Thursday, January 17, 2013

J.R. Dieppa


One of my favorite Etsy artists is Joseph Santiago-Dieppa because his paintings have such a unique style. After Joseph said yes to being interviewed, I also asked him if he would let me use his "About Me" section of Etsy, because I found it really inspiring. Here's the section and our interview:  

"I grew up in a very bad, poverty-stricken neighborhood in mid-city Los Angeles. At night I would lay in my small bed, and listen to the gunshots, police helicopters rumbling over our small house, and the protective barks of our faithful watch-dog Azor keeping his family safe. Our neighborhood was very segregated, and hate induced violence was very prevalent. The kids in the neighborhood never liked or accepted me; I was Hispanic—a factor they hated me for. Even though our neighborhood did not accept my family, my parents always taught me to love, and appreciate all people regardless of their actions towards me.
Racism continued to run rampant like an insidious weed, choking the life and hope out of our neighborhood. 
I remember on a random day I was riding my new red tricycle up and down the driveway. As I circled around, I noticed that there was a large mob walking down the sidewalk. At first I thought it was just the local Eighteenth Street gang, but these people were yelling and had weapons. I watched as the strange mob smashed into our neighbor’s house. I watched in numb horror as they pulled our neighbor Mr. Ramirez out of his house, and started to beat him with fence posts and bars. I remember hearing him scream, and beg them to stop—he was innocent, a mere victim of hate. The mob moved on, leaving Mr. Ramirez in the street trembling face down in a pool of his own blood. They looted his house took all of his things, and then they burned it down to the ground. The mob started to move towards our house. They seemed bigger, stronger, and more destructive. Horrified, I left my tricycle and ran as fast as I could to the back door. I called Azor our watch-dog in with me. Once the door was bolted shut, I ran to my toy box and grabbed my gun. The rest of the evening I sat huddled in the corner holding on to Azor’s neck and clutching my toy gun. I listened to the innocent people screaming, the crackling of burning houses, and the blaring sirens for hours, yet the mob never broke into our house.
The next day I walked outside—my neighborhood was gone. Destruction’s work was everywhere. I saw my tricycle lying on the other side of the street. It was bent, smashed and charred black. Immediately I felt angry, I did not understand what compelled people to hate other people so much. I stood looking in the middle of the street looking at our destroyed neighborhood. Right then and there, I decided I was going to rise out of poverty and hardship, and make something out of my life.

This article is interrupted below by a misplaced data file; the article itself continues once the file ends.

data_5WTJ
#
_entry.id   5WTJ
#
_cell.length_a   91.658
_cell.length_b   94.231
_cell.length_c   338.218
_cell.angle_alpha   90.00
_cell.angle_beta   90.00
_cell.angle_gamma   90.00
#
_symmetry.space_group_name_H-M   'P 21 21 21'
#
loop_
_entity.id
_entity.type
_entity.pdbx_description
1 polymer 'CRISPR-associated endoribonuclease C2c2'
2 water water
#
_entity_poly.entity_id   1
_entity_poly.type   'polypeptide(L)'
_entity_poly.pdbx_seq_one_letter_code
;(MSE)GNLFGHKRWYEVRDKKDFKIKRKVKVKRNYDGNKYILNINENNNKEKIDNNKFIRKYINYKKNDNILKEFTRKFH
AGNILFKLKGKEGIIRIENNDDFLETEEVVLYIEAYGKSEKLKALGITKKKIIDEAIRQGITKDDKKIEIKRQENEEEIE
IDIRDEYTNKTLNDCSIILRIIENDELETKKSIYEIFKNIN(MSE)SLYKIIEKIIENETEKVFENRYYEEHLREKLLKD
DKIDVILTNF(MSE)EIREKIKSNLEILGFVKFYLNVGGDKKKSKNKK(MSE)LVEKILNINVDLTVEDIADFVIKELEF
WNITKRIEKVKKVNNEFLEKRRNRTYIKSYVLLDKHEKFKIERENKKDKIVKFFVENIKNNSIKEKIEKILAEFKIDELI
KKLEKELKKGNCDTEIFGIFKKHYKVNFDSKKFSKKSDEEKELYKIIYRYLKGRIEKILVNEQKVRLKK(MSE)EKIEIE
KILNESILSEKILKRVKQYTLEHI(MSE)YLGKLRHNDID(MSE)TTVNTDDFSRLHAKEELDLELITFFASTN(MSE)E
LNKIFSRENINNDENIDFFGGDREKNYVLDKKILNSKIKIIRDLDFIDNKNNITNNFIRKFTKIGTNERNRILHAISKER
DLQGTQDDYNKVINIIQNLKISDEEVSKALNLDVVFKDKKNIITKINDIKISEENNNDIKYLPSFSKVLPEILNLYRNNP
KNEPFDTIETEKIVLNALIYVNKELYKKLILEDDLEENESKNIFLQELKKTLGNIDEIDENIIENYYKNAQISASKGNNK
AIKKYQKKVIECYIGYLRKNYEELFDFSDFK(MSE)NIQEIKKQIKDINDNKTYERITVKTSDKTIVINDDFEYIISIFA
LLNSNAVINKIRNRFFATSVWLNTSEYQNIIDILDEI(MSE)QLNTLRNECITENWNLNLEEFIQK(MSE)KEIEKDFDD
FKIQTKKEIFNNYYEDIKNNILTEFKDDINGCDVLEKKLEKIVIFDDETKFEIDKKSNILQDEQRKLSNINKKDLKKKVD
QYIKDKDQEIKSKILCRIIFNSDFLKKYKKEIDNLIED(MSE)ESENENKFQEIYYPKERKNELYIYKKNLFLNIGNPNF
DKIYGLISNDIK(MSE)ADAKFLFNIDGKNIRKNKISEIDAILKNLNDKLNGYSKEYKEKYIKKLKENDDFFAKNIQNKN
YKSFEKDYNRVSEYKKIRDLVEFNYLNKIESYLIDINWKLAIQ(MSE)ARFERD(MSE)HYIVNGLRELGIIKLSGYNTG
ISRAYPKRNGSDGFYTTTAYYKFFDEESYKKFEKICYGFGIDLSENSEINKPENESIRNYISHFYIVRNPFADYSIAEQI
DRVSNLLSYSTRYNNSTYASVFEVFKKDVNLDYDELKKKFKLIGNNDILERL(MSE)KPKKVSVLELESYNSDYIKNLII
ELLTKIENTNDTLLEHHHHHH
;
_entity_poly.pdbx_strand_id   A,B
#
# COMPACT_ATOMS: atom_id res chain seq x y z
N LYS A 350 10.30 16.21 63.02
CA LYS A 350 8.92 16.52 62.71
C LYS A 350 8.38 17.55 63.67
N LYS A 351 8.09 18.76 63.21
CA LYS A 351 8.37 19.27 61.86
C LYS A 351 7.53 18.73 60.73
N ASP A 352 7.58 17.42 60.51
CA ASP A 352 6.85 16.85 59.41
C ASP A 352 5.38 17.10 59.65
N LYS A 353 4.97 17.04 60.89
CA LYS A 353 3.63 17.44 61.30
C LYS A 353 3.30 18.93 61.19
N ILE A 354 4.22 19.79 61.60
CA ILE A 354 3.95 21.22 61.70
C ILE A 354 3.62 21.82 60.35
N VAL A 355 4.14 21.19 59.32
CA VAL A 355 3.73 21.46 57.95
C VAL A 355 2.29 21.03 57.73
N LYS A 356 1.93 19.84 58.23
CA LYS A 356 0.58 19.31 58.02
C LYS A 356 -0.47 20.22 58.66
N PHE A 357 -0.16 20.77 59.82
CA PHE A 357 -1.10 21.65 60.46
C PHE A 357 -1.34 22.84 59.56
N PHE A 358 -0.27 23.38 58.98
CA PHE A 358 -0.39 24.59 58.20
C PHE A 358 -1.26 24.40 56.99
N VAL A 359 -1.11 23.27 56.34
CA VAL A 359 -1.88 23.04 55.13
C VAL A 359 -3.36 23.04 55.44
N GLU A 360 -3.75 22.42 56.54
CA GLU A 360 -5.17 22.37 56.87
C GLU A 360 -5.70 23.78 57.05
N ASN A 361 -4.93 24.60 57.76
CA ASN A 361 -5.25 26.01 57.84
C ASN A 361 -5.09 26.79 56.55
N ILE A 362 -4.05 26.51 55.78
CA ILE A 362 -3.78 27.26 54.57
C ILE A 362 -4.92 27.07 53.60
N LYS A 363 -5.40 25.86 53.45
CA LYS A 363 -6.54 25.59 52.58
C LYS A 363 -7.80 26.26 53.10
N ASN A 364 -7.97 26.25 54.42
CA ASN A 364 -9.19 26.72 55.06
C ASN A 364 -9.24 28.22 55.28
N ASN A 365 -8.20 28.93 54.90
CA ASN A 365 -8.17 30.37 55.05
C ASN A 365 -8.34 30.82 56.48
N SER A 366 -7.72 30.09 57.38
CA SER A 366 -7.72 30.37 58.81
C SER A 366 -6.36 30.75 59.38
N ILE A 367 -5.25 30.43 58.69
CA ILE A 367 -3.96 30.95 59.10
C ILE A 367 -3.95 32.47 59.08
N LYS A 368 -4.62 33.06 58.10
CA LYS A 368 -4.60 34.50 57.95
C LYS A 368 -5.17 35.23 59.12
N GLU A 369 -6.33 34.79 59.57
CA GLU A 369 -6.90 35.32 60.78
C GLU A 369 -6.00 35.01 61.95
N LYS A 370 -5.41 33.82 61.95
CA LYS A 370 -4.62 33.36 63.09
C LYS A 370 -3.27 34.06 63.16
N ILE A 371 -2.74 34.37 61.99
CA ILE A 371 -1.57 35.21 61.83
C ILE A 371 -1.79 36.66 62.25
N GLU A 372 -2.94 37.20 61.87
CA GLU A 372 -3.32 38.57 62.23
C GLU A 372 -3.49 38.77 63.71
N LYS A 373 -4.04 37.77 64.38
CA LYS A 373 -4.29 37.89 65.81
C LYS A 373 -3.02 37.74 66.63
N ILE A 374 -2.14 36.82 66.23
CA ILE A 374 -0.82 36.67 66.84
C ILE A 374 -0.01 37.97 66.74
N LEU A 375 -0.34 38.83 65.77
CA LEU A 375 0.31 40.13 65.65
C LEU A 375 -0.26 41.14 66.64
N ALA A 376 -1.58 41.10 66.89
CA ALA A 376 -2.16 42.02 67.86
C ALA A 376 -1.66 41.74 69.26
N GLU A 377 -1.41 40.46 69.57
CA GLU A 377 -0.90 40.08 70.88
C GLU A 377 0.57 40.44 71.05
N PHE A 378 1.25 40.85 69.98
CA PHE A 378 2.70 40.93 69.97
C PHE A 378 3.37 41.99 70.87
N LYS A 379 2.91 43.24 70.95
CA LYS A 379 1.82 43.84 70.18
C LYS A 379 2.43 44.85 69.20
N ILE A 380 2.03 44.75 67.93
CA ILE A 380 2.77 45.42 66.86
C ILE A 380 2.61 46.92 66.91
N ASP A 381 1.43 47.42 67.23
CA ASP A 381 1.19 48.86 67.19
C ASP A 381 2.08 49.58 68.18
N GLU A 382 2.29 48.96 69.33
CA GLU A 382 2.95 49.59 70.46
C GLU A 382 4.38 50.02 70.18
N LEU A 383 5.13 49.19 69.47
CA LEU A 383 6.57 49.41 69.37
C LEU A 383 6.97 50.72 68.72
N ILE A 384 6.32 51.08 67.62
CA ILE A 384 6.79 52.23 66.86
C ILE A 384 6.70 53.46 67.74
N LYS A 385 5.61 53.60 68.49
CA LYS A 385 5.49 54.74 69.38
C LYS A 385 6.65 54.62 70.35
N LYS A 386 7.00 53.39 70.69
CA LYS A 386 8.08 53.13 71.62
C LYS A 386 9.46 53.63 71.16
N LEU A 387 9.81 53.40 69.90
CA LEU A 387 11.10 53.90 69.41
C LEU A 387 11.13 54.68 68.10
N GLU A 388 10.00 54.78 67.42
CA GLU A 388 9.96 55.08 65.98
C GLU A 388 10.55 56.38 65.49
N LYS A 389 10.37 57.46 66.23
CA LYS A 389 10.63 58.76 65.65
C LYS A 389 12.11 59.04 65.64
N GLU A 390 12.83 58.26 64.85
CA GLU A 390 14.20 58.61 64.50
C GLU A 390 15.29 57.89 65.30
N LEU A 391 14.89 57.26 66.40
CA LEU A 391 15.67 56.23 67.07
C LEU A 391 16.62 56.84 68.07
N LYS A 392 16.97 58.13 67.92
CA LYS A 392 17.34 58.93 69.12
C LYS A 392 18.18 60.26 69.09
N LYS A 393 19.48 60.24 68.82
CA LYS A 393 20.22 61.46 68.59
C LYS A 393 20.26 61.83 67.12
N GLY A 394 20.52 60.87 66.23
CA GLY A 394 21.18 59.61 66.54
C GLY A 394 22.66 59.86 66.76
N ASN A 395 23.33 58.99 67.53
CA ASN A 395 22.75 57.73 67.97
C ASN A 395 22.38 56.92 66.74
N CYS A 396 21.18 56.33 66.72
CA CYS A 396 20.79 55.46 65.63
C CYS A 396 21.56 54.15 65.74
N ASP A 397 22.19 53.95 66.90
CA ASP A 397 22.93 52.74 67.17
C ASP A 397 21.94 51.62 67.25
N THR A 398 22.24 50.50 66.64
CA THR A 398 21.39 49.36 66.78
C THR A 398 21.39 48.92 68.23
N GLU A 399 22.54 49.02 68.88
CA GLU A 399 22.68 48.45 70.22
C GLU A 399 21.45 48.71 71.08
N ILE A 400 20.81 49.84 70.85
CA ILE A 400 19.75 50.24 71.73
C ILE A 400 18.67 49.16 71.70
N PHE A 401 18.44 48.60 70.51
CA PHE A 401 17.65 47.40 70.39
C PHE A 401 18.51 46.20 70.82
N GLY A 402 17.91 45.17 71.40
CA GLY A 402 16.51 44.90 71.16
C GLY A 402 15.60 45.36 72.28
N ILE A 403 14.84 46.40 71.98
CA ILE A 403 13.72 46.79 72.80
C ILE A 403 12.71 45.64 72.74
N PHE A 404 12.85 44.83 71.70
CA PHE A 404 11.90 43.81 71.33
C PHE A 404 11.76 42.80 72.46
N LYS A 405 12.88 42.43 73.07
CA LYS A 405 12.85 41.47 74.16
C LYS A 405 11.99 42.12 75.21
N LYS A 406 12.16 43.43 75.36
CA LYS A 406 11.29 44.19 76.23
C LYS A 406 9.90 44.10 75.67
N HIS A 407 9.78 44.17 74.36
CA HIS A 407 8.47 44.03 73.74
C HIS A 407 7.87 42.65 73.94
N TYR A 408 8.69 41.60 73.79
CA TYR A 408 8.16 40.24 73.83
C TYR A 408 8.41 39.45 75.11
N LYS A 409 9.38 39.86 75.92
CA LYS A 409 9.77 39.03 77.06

My childhood taught me a lot about this world. It showed me the darkness and the depravity of racism and hate that are still threaded throughout this society and world, but it also showed me that I can make a difference. I believe in the power of a dream. Adversity never intimidates the great thinker. I could have succumbed to the hardship of my childhood, hated the people who insulted me, and simply become another fraction of a percent in minority failure, but instead I choose the high path, where self pity and weakness are not an option. I have a voice and that voice is through art. "

  • Your paintings are so big and colorful, where does the inspiration to create these come from?  
"My inspiration comes from reading about other artists. Also when I am at a crowded place, like LAX,  the people inspire me. I don't know why."   
  • Do you have an art or life philosophy, if so what is it?  
"My life was so dark and I was unhappy. I paint how I paint to rebel against that. I don't want my art to mirror my past, I want it to be a window to my future. " 
  • You talked about finding your voice through art and you have a very definable style. Was there anything you came to realize or had to go through to find that style and voice?  
"Your last question is my favorite.
 My mother was an artist and graduated from the UCLA School of Fine Arts. The walls in our house were decorated with my mother’s art. I would look up and wish that I could have something on those walls, too. I realized that I could get more attention from my mother by drawing and painting. I had a speech impediment, and grew up feeling that I could not communicate with people. One time I was trying to express to my oldest brother that I would someday be taller than him. He did not understand me. Out of frustration I grabbed the first colored crayons that I could find and I hastily drew two human-like figures. One was dramatically taller. I scribbled his name under the short, stubby one, and under the tall figure I neatly wrote my name. I presented this illustration to him and I knew he understood it by the anger his face showed.  I found out that drawing could help me communicate. Art became my personal way of expression. I drew faces. Human faces were my friends. I drew them because I did not want to be alone. I drew the faces with red lips, blue noses, and green eyes. These friends respected me. 
Those colors just stuck with me. I am still trying to understand it myself, when I paint or even draw a face now I see those colors." 
 If you want to see more of Dieppa's work you can follow him on Instagram and Etsy, definitely make sure to like his Facebook page! 
One of the artist's favorite songs: Comptine d'un Autre Été-L'Aprés Midi by Yann Tiersen


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